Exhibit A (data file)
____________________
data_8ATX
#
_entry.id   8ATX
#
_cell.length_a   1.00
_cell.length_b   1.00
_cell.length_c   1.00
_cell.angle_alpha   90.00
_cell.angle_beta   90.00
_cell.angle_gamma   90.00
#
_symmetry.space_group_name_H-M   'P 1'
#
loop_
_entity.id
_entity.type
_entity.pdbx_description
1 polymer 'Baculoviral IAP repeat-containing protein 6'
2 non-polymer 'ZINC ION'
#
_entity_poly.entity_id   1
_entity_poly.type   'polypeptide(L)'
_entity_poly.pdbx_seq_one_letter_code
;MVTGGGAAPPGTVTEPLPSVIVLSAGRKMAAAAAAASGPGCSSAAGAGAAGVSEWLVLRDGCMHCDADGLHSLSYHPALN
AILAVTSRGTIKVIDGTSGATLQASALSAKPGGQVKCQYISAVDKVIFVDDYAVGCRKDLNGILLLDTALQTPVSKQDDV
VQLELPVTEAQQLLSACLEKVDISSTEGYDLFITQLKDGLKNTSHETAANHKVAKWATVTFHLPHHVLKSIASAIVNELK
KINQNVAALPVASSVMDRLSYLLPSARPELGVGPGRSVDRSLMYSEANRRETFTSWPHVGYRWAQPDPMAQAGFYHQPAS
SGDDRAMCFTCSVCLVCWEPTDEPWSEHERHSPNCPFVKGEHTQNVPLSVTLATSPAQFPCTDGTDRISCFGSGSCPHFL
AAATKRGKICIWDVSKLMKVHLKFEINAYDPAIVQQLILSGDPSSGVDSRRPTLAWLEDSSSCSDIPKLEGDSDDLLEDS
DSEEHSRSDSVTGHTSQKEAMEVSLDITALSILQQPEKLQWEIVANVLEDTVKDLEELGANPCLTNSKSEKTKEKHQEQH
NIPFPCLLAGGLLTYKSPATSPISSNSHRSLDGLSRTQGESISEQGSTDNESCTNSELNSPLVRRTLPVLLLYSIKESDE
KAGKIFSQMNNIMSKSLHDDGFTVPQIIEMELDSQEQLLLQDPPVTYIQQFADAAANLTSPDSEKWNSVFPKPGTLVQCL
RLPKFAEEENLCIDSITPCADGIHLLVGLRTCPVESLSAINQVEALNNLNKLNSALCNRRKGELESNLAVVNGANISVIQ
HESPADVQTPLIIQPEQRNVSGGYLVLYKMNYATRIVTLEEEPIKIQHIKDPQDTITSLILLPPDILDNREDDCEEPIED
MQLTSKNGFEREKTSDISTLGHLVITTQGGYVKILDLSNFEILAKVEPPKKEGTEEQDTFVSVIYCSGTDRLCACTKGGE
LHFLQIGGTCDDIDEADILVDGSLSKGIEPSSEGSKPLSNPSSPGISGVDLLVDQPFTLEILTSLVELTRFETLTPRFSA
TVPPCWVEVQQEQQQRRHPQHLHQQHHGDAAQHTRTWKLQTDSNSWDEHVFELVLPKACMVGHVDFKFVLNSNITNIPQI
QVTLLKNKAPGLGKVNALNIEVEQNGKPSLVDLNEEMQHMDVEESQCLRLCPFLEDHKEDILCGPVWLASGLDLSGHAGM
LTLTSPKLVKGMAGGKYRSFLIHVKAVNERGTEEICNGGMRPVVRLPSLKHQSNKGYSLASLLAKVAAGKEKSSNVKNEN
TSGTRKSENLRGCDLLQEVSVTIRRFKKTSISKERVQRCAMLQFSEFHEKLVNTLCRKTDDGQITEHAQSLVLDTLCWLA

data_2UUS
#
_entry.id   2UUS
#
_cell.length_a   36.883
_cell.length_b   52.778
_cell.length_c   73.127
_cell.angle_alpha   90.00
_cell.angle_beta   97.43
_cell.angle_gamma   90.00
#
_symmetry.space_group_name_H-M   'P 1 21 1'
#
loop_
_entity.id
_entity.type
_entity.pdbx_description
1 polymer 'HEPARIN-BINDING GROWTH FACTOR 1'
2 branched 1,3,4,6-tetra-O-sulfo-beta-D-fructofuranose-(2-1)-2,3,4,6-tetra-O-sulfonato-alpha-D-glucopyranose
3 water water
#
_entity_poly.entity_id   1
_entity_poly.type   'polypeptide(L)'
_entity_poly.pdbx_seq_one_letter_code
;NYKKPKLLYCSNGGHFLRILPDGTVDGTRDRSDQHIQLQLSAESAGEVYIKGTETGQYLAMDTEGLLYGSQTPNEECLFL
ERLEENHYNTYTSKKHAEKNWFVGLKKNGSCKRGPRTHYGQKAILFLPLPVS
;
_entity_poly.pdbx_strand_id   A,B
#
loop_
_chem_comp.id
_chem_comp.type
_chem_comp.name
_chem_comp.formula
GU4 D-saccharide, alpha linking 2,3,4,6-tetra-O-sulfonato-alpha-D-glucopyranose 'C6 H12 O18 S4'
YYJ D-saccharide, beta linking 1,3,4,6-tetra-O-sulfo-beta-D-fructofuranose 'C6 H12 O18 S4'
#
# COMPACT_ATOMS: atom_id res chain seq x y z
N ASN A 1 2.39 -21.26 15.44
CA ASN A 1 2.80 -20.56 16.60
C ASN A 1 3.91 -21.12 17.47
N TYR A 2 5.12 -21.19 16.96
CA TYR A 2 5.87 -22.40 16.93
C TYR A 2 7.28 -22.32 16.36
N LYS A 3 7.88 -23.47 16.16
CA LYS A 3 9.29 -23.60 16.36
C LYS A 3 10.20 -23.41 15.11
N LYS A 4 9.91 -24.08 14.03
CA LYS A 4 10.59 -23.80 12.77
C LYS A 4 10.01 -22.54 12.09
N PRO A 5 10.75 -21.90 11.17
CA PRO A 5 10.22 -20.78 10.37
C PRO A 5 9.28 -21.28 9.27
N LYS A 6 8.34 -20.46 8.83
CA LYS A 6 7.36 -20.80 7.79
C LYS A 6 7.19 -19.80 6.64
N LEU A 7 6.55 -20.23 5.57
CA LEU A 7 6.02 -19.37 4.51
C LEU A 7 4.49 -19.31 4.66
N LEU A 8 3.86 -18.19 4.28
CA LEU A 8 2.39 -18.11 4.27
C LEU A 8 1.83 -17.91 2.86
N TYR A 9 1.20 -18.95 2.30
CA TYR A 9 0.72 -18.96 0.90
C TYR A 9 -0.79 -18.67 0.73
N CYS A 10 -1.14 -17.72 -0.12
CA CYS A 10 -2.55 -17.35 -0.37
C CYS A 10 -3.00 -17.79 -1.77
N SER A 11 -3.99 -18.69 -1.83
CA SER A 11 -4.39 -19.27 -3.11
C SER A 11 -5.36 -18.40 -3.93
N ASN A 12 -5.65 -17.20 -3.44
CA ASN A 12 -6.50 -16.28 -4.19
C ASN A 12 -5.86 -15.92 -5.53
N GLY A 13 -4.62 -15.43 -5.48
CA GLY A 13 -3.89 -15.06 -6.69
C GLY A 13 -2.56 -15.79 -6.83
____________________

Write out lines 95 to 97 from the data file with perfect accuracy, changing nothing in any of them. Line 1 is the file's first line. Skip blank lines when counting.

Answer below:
CA LYS A 6 7.36 -20.80 7.79
C LYS A 6 7.19 -19.80 6.64
N LEU A 7 6.55 -20.23 5.57